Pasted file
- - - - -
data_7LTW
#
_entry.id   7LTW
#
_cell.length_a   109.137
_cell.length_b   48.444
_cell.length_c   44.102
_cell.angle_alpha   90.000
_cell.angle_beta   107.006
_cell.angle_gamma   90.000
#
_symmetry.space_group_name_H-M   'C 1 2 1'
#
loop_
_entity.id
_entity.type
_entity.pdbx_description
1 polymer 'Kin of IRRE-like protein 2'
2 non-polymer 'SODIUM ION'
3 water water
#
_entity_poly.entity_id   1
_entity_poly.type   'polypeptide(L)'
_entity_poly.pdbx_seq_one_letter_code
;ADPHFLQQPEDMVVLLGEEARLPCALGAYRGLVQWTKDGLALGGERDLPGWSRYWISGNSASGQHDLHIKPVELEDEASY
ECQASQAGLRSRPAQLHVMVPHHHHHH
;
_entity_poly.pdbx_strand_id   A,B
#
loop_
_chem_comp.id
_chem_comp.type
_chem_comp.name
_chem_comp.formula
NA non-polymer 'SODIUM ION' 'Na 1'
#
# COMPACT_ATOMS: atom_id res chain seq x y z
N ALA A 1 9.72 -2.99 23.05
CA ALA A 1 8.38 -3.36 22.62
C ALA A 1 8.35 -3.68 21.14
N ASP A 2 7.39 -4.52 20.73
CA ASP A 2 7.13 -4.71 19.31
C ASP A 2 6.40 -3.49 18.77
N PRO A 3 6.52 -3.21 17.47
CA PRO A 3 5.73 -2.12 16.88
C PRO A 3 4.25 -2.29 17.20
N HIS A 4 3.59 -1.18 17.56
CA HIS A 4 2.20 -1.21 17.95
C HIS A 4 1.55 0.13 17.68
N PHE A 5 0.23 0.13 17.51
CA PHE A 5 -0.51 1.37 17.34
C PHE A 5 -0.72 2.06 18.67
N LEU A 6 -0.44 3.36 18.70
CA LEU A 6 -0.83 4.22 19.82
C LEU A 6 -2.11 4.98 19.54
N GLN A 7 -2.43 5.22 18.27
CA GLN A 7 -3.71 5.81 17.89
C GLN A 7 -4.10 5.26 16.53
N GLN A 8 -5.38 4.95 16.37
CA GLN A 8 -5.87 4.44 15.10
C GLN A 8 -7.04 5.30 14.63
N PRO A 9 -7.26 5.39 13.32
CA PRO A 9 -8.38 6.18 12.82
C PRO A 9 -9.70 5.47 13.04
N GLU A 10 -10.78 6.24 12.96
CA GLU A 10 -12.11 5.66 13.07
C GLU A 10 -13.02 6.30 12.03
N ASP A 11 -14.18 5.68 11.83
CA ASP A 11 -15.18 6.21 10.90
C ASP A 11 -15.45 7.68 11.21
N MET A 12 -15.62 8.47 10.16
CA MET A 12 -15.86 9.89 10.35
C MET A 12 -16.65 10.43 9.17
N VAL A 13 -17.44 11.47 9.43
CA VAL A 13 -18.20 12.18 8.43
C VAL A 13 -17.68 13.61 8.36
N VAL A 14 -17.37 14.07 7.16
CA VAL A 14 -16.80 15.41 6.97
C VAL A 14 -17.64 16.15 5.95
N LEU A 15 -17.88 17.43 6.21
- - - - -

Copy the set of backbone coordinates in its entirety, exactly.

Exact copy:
data_7LTW
#
_entry.id   7LTW
#
_cell.length_a   109.137
_cell.length_b   48.444
_cell.length_c   44.102
_cell.angle_alpha   90.000
_cell.angle_beta   107.006
_cell.angle_gamma   90.000
#
_symmetry.space_group_name_H-M   'C 1 2 1'
#
loop_
_entity.id
_entity.type
_entity.pdbx_description
1 polymer 'Kin of IRRE-like protein 2'
2 non-polymer 'SODIUM ION'
3 water water
#
_entity_poly.entity_id   1
_entity_poly.type   'polypeptide(L)'
_entity_poly.pdbx_seq_one_letter_code
;ADPHFLQQPEDMVVLLGEEARLPCALGAYRGLVQWTKDGLALGGERDLPGWSRYWISGNSASGQHDLHIKPVELEDEASY
ECQASQAGLRSRPAQLHVMVPHHHHHH
;
_entity_poly.pdbx_strand_id   A,B
#
loop_
_chem_comp.id
_chem_comp.type
_chem_comp.name
_chem_comp.formula
NA non-polymer 'SODIUM ION' 'Na 1'
#
# COMPACT_ATOMS: atom_id res chain seq x y z
N ALA A 1 9.72 -2.99 23.05
CA ALA A 1 8.38 -3.36 22.62
C ALA A 1 8.35 -3.68 21.14
N ASP A 2 7.39 -4.52 20.73
CA ASP A 2 7.13 -4.71 19.31
C ASP A 2 6.40 -3.49 18.77
N PRO A 3 6.52 -3.21 17.47
CA PRO A 3 5.73 -2.12 16.88
C PRO A 3 4.25 -2.29 17.20
N HIS A 4 3.59 -1.18 17.56
CA HIS A 4 2.20 -1.21 17.95
C HIS A 4 1.55 0.13 17.68
N PHE A 5 0.23 0.13 17.51
CA PHE A 5 -0.51 1.37 17.34
C PHE A 5 -0.72 2.06 18.67
N LEU A 6 -0.44 3.36 18.70
CA LEU A 6 -0.83 4.22 19.82
C LEU A 6 -2.11 4.98 19.54
N GLN A 7 -2.43 5.22 18.27
CA GLN A 7 -3.71 5.81 17.89
C GLN A 7 -4.10 5.26 16.53
N GLN A 8 -5.38 4.95 16.37
CA GLN A 8 -5.87 4.44 15.10
C GLN A 8 -7.04 5.30 14.63
N PRO A 9 -7.26 5.39 13.32
CA PRO A 9 -8.38 6.18 12.82
C PRO A 9 -9.70 5.47 13.04
N GLU A 10 -10.78 6.24 12.96
CA GLU A 10 -12.11 5.66 13.07
C GLU A 10 -13.02 6.30 12.03
N ASP A 11 -14.18 5.68 11.83
CA ASP A 11 -15.18 6.21 10.90
C ASP A 11 -15.45 7.68 11.21
N MET A 12 -15.62 8.47 10.16
CA MET A 12 -15.86 9.89 10.35
C MET A 12 -16.65 10.43 9.17
N VAL A 13 -17.44 11.47 9.43
CA VAL A 13 -18.20 12.18 8.43
C VAL A 13 -17.68 13.61 8.36
N VAL A 14 -17.37 14.07 7.16
CA VAL A 14 -16.80 15.41 6.97
C VAL A 14 -17.64 16.15 5.95
N LEU A 15 -17.88 17.43 6.21